ington; and funds should be asked to finance the work of agitation and education which Walsh's committee has begun.

Pamphlets containing the most important parts of the report will be furnished to the central bodies for distribution on Industrial Relations Day. These have been prepared by Basil M. Manly and contain in condensed form the facts that every union man should know. Manly was the author of the Walsh report to Congress and what he wrote in the government report is the result of impartial and scientific investigation. These pamphlets would convince any man or woman not hopelessly prejudiced of the necessity of organizing and acting together. It tells in a nut shell just what is wrong in American industry, just why there is industrial unrest and how it can be removed.

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through bulletins, magazine and newspaper articles to show how and why collective bargaining through strong organizations makes for justice, industrial stability and individual development.

"Second-The maintenance of an organization to urge upon Congress and the state legislatures a definite legislative program designed primarily to remove the obstacles which now prevent effective organization of employes and hamper their negotiations with employers.

"Third-The maintenance of a small staff of experienced investigators to secure the facts regarding labor conditions and industrial disputes, and an effective publicity organization to give the facts the widest possible circulation."

The committee's hope is that labor all over the country will co-operate to clinch the advantage won by the work of the federal commission by aiding the new committee to keep up an aggressive agitation.

on cars what pressure is assumed in the brake cylinder service or emergency application?

Thursday-What is the duty of the slack


Friday-With two brakes in the train, one having 4 and 10 inches, respectively, about what pressure will they equalize at?

Saturday-Under the above conditions (a) which will equalize first? (b) Which will release first?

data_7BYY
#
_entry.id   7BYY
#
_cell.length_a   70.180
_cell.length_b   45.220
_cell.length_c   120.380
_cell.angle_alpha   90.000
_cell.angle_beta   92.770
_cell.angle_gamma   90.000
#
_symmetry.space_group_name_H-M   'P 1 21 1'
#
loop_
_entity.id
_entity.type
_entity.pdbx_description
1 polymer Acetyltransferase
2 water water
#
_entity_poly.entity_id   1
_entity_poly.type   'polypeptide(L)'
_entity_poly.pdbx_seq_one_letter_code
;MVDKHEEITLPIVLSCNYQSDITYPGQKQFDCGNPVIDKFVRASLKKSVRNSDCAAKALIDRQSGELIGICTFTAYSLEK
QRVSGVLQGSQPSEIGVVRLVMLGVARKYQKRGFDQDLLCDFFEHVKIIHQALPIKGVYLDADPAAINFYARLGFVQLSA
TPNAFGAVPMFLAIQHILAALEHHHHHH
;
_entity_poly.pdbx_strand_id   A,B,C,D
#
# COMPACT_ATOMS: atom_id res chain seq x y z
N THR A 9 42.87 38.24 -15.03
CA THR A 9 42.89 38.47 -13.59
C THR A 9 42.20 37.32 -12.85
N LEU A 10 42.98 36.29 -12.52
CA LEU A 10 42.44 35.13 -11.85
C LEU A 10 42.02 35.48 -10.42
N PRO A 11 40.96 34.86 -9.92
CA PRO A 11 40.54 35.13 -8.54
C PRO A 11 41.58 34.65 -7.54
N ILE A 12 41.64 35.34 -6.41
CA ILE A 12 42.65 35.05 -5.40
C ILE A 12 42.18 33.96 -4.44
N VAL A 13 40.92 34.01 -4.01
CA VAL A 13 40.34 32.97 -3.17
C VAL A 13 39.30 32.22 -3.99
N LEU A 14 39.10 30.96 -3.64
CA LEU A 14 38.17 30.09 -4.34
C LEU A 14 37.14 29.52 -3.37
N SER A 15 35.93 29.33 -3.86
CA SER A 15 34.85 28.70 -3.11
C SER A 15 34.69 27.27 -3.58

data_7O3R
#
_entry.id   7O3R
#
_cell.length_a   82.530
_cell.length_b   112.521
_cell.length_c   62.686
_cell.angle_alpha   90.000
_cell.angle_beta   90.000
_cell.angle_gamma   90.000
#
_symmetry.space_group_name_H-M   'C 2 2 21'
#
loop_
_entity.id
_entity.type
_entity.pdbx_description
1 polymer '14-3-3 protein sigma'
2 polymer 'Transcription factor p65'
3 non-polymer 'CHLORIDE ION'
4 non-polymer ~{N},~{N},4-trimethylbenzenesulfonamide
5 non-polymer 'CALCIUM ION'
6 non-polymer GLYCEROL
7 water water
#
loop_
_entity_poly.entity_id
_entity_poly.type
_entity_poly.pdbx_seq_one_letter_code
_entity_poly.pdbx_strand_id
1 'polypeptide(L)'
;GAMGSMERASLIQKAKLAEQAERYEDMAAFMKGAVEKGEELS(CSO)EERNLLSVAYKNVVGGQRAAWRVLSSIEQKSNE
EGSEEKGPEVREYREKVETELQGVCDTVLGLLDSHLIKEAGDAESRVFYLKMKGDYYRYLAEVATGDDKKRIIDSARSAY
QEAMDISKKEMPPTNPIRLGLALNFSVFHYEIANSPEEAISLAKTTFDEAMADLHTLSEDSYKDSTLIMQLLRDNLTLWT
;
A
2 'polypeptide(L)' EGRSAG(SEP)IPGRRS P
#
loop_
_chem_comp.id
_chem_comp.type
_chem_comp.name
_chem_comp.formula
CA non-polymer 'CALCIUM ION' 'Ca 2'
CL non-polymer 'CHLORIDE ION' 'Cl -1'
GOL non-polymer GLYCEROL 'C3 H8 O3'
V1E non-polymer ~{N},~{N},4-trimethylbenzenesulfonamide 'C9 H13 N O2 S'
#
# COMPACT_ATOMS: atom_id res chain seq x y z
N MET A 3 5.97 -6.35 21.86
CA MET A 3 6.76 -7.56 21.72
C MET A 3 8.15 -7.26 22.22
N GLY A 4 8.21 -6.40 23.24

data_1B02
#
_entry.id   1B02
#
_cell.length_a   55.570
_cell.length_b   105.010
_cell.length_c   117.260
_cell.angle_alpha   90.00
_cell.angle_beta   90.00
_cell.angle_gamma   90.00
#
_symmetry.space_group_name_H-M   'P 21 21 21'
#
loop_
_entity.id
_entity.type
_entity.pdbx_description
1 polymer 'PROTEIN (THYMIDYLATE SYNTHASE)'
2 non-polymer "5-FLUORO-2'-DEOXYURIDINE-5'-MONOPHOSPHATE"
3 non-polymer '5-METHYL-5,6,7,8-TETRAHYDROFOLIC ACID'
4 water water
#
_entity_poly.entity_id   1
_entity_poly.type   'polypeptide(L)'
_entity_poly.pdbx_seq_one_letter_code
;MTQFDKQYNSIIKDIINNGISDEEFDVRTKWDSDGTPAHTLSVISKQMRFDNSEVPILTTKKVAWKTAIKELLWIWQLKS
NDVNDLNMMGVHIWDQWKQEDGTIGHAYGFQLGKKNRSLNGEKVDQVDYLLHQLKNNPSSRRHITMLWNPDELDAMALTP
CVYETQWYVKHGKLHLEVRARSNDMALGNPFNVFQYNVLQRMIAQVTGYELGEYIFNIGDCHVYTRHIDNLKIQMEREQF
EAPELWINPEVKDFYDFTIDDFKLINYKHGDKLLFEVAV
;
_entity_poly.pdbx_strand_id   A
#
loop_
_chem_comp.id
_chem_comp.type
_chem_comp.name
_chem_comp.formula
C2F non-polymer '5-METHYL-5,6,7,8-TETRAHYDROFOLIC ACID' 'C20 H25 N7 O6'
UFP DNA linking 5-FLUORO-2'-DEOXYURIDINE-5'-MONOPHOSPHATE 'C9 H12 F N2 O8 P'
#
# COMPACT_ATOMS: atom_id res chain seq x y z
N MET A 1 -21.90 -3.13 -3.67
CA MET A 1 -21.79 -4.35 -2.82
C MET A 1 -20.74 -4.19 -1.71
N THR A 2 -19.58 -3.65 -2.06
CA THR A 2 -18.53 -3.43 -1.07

Series "D," No. 32.

Monday-Does the "K" triple operate any different in emergency than the old triple? Tuesday-How would you distinguish between the slide valve or an emergency valve leaking?

Wednesday-How is the auxiliary reservoir charged when the "K" triple is in full release position?

Thursday-How is the auxiliary reservoir charged when the "K-2" is in retarded release position?

Friday-What effect would a leaky emergency valve have on the operation of the brakes?

Saturday-What position of the triple will a leaky graduating valve effect the brake?


Monday-Fifty (50) pounds in service. Sixty (60) pounds in emergency with Westinghouse quick action triples.

Tuesday-By making a sudden reduction in train pipe pressure which effects the emergency parts of the triples causing all the triples to operate quick action.

Wednesday-The exhaust slide valve. Thursday-The duties of the slide valve in the N. Y. old style triple are to open and

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release position, and in passenger service, the auxiliary tube is not used.

Thursday-One end of this lever is fastened to the fulcrum bracket, the other end is connected with the live truck lever and the middle to the cylinder lever to which the push rod is connected.

Friday-The same as is used for triple valves, a good grade of mineral oil.